The 2013 holiday season has come and gone. Though holidays can be joyous, they can also be stressful. As a result, you may have absolutely no interest in thinking about the 2014 holiday season until it is much closer to Thanksgiving. However, now is the time to think about how you and your co-parent may need to plan for and otherwise modify your child custody, visitation, and/or parenting plan agreement for the 2014 holiday season and other important celebrations.
Dates like your children’s birthdays, Mother’s Day, Father’s Day, Thanksgiving, and the Fourth of July are likely important to you and your family. Chances are that you and your co-parent had some tense moments trying to work out details surrounding these dates in 2013. If you and your co-parent plan proactively now for this year’s special occasions, you will be able to enjoy them more fully when they arrive.
When planning, draw upon this past year’s experiences in order to make the coming year’s special occasions less stressful. For example, if you and your co-parent fought over travel arrangements, think about how to split up the travel responsibilities now in ways that make sense for everyone involved. If you eventually need to get your attorney involved in your planning, that is okay. But generally, if you approach these decisions with a spirit of goodwill and compromise, the details will get ironed out without too much hassle.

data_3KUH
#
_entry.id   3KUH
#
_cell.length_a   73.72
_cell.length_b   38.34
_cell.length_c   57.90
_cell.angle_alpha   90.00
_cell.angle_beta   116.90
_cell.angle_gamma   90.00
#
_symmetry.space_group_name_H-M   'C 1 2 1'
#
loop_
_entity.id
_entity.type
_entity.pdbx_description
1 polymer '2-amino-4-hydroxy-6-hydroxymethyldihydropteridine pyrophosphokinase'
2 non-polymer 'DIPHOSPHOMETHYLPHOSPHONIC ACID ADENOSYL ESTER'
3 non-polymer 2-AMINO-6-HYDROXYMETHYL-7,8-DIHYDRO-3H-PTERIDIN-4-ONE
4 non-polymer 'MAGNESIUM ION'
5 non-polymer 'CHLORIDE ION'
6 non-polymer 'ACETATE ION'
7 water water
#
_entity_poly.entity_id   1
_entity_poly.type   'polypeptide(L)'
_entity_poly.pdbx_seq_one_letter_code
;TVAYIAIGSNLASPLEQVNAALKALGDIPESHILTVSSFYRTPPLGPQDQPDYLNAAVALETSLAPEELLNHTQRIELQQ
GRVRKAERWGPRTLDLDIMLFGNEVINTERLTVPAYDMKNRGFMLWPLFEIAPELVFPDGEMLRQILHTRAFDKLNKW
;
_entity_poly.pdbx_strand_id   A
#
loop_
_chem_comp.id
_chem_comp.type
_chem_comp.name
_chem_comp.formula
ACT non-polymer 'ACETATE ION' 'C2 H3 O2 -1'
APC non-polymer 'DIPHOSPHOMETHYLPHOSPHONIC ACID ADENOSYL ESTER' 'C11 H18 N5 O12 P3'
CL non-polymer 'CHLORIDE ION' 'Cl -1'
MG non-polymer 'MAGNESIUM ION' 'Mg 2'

In addition, consider planning some special time with your kids around holidays that you will not be seeing them on. If your son’s birthday is on March third, but he will be with your co-parent on this date, try to schedule a weekend in March in order to do something special and celebrate. Just because you cannot always be with your kids on special days does not mean that you cannot find creative ways to make other days just as special.
Source: The Huffington Post, “Holiday Not Holidate: Free Yourself From the Calendar to Celebrate With Your Blended or Same-Sex Family,” Colleen Logan, Dec. 23, 2013